It's not like Vancouver's Jhalaak is the first act ever to bridge the worlds of Indian world music and hip-hop.
You've missed out on something exotic, adventurous, and completely mind-blowing If you've never heard Bombay the Hard Way: Guns, Cars and Sitars—Dan the Automator's late-'90s Bollywood-funk project with the legendary duo of Kalyanji-Anandji. The same goes for the producer's 2001 followup Bombay 2: Electric Vindaloo, which is worth running to your local record store for right now for no other reason than the Kid Koala/Dynomite D collabo "Third World Lover".
Exotic, adventurous and mind-blowing are all pretty good starting points for "Main Naraye Mastana" and its accompanying video.
Both are from the mind of Ruby Singh, the man behind Jhalaak, which he describes as a "pan-cultural Sufi Hip-Hop project". You'll indeed hear the influence of giants like Nusrat Fateh Ali Khan on the track, as well as traces of early Brooklyn hip-hop annd Ninja Tune-brand EDM.
The roots of Jhalaak can be traced back to the 2014 edition of the Lower Mainland's Indian Summer Fest. That's where Singh—a multi-instrumentalist and composer—met his collaborators in the project.
According to the Jhalaak website, things came together as follows:
Under the constellations of the 2014 summer sky, they found a kindred spirit in Canadian born Desi Hip Hop artist, multi-instrumentalist, and composer Ruby Singh. To expand the spectrum of Jhalaak, Juno and Emmy nominated producer and DJ Adham Shaikh, contributes to their hypnotic and explosive chemistry.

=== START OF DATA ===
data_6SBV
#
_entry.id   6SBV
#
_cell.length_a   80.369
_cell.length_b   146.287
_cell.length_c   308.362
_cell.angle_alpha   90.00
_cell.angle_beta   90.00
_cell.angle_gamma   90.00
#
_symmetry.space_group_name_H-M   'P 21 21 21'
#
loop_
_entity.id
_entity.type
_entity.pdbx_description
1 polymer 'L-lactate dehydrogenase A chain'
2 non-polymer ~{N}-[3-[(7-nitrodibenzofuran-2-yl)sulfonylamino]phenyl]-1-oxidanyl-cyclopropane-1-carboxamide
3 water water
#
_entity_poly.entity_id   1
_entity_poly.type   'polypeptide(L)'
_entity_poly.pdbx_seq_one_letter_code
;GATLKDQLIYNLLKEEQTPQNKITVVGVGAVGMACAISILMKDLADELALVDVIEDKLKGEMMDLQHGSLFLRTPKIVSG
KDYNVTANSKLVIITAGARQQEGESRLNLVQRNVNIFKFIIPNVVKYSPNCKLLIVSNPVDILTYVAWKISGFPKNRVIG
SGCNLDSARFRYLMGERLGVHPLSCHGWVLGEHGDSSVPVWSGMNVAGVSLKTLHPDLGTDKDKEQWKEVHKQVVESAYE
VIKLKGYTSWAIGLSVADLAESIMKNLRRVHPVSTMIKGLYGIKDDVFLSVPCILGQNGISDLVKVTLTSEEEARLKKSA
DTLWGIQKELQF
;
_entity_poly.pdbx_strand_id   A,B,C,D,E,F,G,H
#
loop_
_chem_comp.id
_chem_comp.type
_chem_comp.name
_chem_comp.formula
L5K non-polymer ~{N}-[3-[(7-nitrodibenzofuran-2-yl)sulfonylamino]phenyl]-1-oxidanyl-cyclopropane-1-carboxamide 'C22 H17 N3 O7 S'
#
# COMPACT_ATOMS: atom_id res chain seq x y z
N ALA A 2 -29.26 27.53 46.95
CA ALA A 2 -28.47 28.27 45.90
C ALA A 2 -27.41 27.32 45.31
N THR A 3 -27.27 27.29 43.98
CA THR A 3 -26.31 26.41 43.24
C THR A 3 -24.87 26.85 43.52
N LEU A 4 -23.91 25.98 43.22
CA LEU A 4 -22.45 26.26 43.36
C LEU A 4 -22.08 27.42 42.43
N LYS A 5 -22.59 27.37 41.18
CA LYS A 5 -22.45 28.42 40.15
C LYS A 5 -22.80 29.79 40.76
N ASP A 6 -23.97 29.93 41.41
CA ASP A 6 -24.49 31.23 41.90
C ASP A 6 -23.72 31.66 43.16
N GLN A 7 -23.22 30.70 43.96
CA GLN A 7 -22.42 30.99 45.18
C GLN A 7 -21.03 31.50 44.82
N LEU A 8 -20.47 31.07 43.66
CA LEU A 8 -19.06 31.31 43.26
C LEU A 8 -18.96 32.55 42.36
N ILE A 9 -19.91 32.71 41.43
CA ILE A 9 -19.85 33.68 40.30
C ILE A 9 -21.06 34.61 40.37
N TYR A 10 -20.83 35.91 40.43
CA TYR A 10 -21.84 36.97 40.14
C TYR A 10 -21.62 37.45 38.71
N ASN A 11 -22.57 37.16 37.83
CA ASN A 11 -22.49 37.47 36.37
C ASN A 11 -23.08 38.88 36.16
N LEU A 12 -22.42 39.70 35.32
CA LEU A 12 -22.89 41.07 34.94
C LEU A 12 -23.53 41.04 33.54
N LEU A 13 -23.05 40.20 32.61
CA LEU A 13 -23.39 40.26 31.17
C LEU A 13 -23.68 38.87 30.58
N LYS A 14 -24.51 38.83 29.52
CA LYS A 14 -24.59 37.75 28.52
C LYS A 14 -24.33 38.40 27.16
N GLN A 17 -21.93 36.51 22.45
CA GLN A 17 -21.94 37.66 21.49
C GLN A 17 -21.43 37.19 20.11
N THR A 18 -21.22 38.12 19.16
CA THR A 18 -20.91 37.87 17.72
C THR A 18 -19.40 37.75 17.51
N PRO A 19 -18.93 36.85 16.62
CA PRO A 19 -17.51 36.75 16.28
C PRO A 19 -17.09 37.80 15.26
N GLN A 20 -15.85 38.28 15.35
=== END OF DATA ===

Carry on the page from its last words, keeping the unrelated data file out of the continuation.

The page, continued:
Made up of an ensemble of artists who have toured the world over, Jhalaak is a potent combination of musicians sparking dance floors worldwide. Chugge Khan with recent project Junun toured extensively with Radiohead, and was mentored as a young vocalist by the inimitable Ustaad Nusrat Fateh Ali Khan. Ruby Singh’s spoken word, rap and beat boxing have taken him across the globe throughout North America, Europe, and the South Asian continent, which prepared him for creating rap interpretations of these Qawwali songs that date back as far as 700 years. Six years ago they collided in Vancouver through the Indian Summer Festival and have been jumping back and forth between India and Canada ever since. Recently they have learned, through a long twist of fate, Singh’s ancestors migrated 300 years ago from the same city in Rajasthan that the Khan brothers have been living for generations. Destiny seems to have a hand in weaving this band together.
Giving you one more reason to be in awe of what he's created with Jhalaak, Singh also directed the visually stunning video for "Main Naraye Mastana". The filming took place in Rajasthan, India—the ancestral home of members of Jhalaak, with a starring role played by Kalbelia folk dance superstar Raki Khalbelia.
Sit back and enjoy. And then, after you've tracked down Bombay the Hard Way: Guns, Cars and Sitars and Bombay 2: Electric Vindaloo on 120-gram vinyl, watch for Jhalaak's debut release Ruby Singh presents Jhalaak this May.